Southwest end tables #5: Started the second table.

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Blog entry by MarkTheFiddler posted 09-20-2013 01:18 AM 1241 reads 1 time favorited 3 comments Add to Favorites Watch
« Part 4: Build Complete - 8 Days to go. Part 5 of Southwest end tables series Part 6: On the Border »


I thought I’d be a little more detailed about my Southwest tables with this blog. Lessons learned, Lessons still learning. Yep. You might find it handy. What I don’t have is a thickness planner, a workbench or a joiner. Great fun huh?

Here is the first one in progress. Still haven’t added shellac up to this point.

For starters, I built up a good sturdy substrate. I used 1, 2 foot by 4 foot piece of birch 1/2 inch plywood from Home Depot. I think it came to $17. I cut it in half then glued the halves together with tight-bond 3. It gave me a little extra work time. I made sure I had a perfect corner along the two joining sides. I grabbed the pin nailer and just shot about 50 in because I was enjoying myself. HAH! FYI, don’t have any deep – throated clamps or a press.

After nailing, I took the clamps off and set it on a level surface with a full 5 gallon glue bucket on top. The pin nails kept the surface from sliding away from my good corner while the bucket applied my clamping pressure.


I ran the substrate through the table saw again along my well matched sides and got it down to 23 X 23. It was ready for some wood.

The red-ish wood is paduak. The brown is that last of my extremely warped sapele. (I’m never doing that again!) The lighter wood is just a few pieces of crosscut curly maple.

The list for the center design on the table in inches follows:
1X2 – 11 pieces

1X2 – 2 pieces
1X3 – 2 pieces
1X4 – 2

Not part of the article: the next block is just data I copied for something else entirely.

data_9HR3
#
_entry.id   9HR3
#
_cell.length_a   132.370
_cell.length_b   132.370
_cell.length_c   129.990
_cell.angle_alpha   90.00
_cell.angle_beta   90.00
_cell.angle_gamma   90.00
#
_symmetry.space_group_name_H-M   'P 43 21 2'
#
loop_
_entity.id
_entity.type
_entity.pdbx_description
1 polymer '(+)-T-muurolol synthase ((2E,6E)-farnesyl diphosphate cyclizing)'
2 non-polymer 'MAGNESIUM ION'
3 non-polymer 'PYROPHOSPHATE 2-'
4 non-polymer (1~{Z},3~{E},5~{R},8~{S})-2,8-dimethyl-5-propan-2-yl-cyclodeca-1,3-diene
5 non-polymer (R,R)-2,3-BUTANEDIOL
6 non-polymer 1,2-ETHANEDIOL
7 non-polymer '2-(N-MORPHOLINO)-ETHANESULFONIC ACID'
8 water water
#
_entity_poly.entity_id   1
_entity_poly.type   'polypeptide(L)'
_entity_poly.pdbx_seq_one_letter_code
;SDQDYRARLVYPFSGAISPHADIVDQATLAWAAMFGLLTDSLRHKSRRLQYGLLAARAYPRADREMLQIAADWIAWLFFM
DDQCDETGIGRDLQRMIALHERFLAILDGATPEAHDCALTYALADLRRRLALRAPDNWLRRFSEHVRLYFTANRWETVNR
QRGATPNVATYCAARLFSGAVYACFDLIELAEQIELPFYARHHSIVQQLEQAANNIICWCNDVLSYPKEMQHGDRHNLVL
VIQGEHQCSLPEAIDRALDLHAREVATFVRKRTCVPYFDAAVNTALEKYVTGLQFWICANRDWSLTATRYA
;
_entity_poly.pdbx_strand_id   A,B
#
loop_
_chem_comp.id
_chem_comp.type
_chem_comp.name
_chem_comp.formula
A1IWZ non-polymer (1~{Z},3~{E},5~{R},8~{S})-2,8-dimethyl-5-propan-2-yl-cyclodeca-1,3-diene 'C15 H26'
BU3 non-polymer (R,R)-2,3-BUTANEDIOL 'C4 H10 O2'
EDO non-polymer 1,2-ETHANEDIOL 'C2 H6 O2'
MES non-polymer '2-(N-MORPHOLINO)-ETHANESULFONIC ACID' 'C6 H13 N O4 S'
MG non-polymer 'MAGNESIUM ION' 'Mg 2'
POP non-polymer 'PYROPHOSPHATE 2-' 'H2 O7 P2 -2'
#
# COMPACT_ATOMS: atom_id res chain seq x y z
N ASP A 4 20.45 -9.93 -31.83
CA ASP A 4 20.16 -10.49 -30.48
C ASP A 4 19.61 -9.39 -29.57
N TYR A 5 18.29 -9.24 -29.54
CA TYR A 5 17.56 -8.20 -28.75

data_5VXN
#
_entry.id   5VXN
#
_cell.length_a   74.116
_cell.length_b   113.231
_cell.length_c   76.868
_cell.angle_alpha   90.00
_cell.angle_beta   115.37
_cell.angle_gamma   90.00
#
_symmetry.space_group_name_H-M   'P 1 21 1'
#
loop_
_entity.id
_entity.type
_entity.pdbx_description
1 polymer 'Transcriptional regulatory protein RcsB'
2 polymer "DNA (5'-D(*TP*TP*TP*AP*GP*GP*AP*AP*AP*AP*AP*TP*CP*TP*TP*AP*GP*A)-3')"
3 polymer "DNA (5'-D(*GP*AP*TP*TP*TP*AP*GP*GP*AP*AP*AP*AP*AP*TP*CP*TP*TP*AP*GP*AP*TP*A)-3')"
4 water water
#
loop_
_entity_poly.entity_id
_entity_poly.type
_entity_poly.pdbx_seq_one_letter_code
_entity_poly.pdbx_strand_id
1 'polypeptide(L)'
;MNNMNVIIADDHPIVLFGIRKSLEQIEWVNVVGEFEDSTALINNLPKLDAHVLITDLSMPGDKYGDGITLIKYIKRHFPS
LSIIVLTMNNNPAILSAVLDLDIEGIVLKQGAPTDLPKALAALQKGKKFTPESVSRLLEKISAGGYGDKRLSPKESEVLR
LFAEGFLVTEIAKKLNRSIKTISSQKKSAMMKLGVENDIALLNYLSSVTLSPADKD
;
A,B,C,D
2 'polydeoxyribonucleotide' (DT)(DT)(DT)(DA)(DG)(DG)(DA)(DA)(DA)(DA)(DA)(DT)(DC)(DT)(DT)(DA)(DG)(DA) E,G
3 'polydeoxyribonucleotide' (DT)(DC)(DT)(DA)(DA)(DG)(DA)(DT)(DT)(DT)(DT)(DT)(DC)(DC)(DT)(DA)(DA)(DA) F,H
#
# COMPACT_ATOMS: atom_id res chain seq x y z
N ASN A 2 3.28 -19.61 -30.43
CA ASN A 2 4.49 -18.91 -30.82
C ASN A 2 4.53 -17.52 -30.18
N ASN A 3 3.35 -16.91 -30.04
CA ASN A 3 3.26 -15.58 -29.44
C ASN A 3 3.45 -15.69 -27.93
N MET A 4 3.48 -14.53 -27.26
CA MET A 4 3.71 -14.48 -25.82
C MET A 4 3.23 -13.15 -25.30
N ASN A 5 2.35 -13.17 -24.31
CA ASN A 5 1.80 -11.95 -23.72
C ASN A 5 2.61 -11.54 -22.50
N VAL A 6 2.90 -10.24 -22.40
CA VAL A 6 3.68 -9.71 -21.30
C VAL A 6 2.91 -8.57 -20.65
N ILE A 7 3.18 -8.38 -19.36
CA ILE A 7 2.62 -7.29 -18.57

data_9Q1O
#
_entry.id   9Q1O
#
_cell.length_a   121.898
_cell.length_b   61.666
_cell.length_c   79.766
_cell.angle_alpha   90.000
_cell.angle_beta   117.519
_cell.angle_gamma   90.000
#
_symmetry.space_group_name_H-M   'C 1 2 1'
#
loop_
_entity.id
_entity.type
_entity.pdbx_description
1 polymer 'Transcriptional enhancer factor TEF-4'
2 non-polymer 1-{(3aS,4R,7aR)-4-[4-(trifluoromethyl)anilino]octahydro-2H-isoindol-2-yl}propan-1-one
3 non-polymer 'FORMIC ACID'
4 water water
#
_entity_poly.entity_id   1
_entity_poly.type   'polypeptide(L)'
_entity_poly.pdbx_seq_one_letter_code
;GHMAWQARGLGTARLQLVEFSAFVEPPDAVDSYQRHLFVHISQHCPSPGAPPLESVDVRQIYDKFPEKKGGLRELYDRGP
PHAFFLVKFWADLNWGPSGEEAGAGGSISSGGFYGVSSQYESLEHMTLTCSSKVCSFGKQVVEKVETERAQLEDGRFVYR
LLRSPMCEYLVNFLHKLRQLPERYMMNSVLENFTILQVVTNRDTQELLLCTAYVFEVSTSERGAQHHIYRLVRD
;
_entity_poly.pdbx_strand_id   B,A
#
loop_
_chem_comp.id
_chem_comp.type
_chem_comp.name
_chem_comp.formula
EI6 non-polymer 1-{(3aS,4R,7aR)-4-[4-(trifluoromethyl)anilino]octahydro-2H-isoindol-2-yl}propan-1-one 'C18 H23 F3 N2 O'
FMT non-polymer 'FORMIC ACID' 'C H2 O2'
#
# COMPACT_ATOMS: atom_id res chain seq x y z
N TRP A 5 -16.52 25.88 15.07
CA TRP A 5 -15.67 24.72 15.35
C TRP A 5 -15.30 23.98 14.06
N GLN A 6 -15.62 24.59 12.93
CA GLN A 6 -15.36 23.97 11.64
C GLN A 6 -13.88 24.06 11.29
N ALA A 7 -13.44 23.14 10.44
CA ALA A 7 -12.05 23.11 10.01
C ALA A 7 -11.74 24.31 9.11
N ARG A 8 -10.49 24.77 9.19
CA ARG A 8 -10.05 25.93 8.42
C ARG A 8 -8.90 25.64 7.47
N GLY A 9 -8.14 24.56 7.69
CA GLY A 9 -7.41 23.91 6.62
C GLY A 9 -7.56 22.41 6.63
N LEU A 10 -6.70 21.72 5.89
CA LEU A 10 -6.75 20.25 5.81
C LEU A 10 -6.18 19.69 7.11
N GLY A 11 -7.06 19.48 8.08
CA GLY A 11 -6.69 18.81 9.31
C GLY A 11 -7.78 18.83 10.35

1X5 – 2
1X6 – 2
1X7 – 1

1X2 – 1 piece
1X3 – 2 pieces
1X4 – 2
1X5 – 2
1X6 – 2
1X7 – 2

I prepared my substrate, by marking 2 lines 6 inches away from my original corner. I grabbed some thin strips of straight wood and nailed them to the substrate to make a temporary corner. I thought that was a great idea and it made my glue up a lot easier and more accurate. However, my piece were too thin and I used short pin nails. The temporary corner should have been thicker. I had to do a repair because my brace slipped and I didn’t see it until after the glue dried. Not bad but it was still 1/16th of an inch.

Lest I get ahead. I dry fitted all the pieces. I knew that warped sapele was already going to give a small headache but just a small one. I then glued up and clamped all the boards. I was running out of clamping room but I got two boards across the top for downward pressure. Three clamps side to side and three along the length.

After the first three rows where dry, I removed the short brace. I just lifted it off and pulled any pin nails that pulled through the brace.

Here is why I needed thicker wood for the working brace. I used f clamps for length wise pressure. The foot print of the clamp couldn’t grab my 1/2 inch thick brace so I extended the clamp all the way out to the edge of the substrate. That pulled my work into the brace and it moved. I didn’t catch it so I got a curve about 1/16 of an inch in depth on both sides. NICE!

The warped Sapele caused my center to be bowed out about 1/16th of an inch on the side opposite the brace. NICE!

Since I need a really square center, I set the table top upside down on the TS and shaved off the curves a tiny fraction at a time. It’s square now. It’s not 11 X 11 but you won’t notice it in the final product because I have a slighty different plan for the border. I’ll share it next time.

And that my friends is how this Rookie started his third table. Feel free to educate me and my fellow LJ learners.

-- Thanks for all the lessons!

3 comments so far

View Jim Jakosh's profile

Jim Jakosh

20580 posts in 3127 days

#1 posted 09-20-2013 02:28 AM

Man that is a lot of work and you have to be so accurate to get that patter right all over! Good job on it, Mark!!

-- Jim Jakosh.....Practical Wood Products...........Learn something new every day!! Variety is the Spice of Life!!

View Joe Lyddon's profile

Joe Lyddon

10117 posts in 4074 days

#2 posted 09-20-2013 03:49 AM

Thank you for Behind the scenes info…

That’s a lot of work…

Thank you…

-- Have Fun! Joe Lyddon - Alta Loma, CA USA - Home: ... My Small Gallery:"

View GrandpaLen's profile


1650 posts in 2294 days

#3 posted 09-20-2013 03:28 PM

har·mo·ny [ha’armənee]
Thought process and hands working in synchronization without either getting ahead of the other.

suc·cess [sək séss] achievement of intention:
the achievement of something planned or attempted

Jigs are our friends.

Tables are looking Great, Mark.

Work Safely and have Fun. – Len

-- Mother Nature should be proud of what you've done with her tree. - Len ...just north of a stone's throw from the oHIo, river that is, in So. Indiana.

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